Advertisement Weather Analysis for Lands’ End Houston NOOD

With racing at the 2006 Lands' End Houston NOOD starting this week, the weather gurus at give sailors an idea of what to expect from the wind at this year's regatta.


While other parts of the country transition into fall with an increased number of stronger frontal systems, Texas generally remains shielded from the fronts by the placement of the jet stream. Occasionally, usually towards the end of September, a cold front will stir southwest flow through the region.The frequency of tropical systems typically declines through September (although last year Hurricane Rita forced the postponement of the Houston NOOD). So far this season the Gulf has been fairly quiet in terms of tropical activity, but pay careful attention this week, as tropical waves and energy can significantly alter wind patterns. Sea breezes often develop along the immediate coast in the afternoon hours, complicating wind patterns for sailors. With Galveston Bay water temperature remaining in the 80s and inland temperatures pushing well into the 90s, the resulting thermal gradient along the coast can locally enhance wind strength and direction, occasionally veering winds as much as 90 degrees. The strength and direction of a sea breeze wind is tied to a number of factors, including the strength of the coastal temperature gradient, orientation of the coastline, cloud cover, and prevailing synoptic winds, therefore, anticipating the sea breeze pattern can be very tricky for sailors near shore. The accompanying wind roses give a taste of September winds for two sites within Galveston Bay. Seabrook Sailing Club is a Sailflow weather station and Eagle Point is run by NOAA. Both locations show an overwhelming tendency to east and southeast flow. This tends to be the dominant direction for September, reflecting strong sea breezes.Also included here are the exact wind graphs for Galveston Bay during last year’s regatta, which took place November 11-13. The first day of the event, the winds started easterly and veered to southeasterly, with and mid to late afternoon peak. This is the signature of a typical sea breeze, with gradual veering throughout the day. The second and third days of the event were highlighted by a frontal boundary setting up inland, thus afternoon sea breezes coupled with the prevailing SSE flow to create much stronger winds. These fronts are more common during late fall, when last year’s regatta took place, and it’s no surprise that winds were so strong. With this year’s regatta taking place in September, sailors may not experience such strong winds.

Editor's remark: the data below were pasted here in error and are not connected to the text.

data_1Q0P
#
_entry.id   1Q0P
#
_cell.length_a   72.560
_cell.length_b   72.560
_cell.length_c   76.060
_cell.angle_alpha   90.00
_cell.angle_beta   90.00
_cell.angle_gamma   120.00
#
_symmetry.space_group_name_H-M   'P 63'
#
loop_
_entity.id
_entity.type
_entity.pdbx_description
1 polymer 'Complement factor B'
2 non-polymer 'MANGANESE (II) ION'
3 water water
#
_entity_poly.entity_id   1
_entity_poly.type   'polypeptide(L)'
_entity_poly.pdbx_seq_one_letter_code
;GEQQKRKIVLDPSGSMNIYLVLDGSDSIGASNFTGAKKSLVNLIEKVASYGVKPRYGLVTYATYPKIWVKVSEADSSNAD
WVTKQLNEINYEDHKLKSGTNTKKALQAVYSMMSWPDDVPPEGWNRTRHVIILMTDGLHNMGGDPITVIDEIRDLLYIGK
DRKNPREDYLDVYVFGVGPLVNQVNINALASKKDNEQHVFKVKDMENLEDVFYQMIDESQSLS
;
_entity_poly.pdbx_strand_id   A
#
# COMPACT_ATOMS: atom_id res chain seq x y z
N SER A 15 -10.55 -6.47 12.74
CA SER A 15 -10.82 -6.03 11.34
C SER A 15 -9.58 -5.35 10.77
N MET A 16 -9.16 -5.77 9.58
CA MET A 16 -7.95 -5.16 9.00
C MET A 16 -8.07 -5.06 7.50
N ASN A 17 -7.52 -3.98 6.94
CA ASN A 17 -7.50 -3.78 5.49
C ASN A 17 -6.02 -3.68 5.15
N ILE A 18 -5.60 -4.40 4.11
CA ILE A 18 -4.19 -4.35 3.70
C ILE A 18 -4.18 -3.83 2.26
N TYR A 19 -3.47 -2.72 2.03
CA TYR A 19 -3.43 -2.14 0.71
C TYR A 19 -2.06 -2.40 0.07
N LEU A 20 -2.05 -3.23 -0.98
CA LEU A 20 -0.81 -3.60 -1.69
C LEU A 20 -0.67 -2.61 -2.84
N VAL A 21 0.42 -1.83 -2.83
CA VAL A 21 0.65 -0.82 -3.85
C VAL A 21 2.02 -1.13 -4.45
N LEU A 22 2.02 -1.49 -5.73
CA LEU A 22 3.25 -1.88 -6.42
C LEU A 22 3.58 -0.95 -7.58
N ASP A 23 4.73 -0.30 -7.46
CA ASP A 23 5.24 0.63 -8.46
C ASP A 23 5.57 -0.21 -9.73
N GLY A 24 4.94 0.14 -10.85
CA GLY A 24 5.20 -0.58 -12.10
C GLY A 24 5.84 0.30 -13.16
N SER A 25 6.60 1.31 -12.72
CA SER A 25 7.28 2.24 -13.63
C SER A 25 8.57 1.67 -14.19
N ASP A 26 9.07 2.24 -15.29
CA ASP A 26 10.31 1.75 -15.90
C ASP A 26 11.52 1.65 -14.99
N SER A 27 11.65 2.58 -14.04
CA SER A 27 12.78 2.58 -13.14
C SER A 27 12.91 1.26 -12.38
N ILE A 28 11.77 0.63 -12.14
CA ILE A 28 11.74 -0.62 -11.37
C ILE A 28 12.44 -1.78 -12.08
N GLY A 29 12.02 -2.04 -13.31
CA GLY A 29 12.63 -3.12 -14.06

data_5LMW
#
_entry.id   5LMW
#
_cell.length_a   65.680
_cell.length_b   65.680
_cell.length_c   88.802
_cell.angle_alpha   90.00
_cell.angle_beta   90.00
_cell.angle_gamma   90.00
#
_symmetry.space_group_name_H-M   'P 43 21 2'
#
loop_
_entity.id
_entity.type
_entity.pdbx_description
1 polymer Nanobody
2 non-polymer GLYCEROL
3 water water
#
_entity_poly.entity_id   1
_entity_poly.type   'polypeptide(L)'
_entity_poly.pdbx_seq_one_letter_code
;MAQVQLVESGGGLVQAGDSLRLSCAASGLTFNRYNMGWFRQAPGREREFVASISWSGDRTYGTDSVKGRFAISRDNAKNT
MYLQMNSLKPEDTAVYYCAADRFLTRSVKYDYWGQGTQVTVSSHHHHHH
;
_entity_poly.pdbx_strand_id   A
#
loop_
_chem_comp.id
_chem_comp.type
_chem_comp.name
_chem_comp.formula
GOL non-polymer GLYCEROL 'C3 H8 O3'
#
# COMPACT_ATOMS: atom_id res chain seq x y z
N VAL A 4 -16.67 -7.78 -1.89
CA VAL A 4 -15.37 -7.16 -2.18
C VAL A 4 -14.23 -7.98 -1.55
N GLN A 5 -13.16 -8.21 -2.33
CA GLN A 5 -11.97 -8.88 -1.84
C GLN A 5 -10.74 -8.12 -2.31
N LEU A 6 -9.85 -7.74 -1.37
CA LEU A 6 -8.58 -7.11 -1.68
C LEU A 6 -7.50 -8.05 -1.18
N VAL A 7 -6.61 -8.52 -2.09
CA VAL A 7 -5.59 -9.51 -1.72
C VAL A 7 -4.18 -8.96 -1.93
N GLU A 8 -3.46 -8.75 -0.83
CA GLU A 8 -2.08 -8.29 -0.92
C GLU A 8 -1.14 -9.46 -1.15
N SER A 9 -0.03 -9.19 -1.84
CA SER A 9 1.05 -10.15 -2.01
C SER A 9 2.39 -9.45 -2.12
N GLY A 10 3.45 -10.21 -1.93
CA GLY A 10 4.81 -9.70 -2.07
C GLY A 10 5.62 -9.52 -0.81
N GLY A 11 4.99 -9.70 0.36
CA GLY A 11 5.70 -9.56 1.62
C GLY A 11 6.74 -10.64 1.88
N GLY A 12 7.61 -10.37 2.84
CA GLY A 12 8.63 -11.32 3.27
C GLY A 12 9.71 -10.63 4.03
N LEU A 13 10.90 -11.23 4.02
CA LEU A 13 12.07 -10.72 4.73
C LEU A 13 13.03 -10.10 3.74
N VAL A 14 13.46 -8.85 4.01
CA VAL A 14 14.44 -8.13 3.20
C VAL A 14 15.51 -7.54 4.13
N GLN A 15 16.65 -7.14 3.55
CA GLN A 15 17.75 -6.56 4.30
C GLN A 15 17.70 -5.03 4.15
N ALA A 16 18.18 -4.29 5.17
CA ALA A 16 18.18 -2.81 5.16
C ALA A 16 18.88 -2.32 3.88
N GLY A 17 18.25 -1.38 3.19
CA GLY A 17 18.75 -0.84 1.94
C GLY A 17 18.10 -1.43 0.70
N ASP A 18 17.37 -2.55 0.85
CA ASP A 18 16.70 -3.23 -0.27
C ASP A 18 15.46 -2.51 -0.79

Author’s Note:Knowing what forces are driving the winds is of great importance to gaining the edge on your competition. provides real-time sensors as well as complimentary forecasts throughout the race period at In cooperation with North Sails, Sailing Weather Service is offering free precision race forecasts for this event. Sign up at here.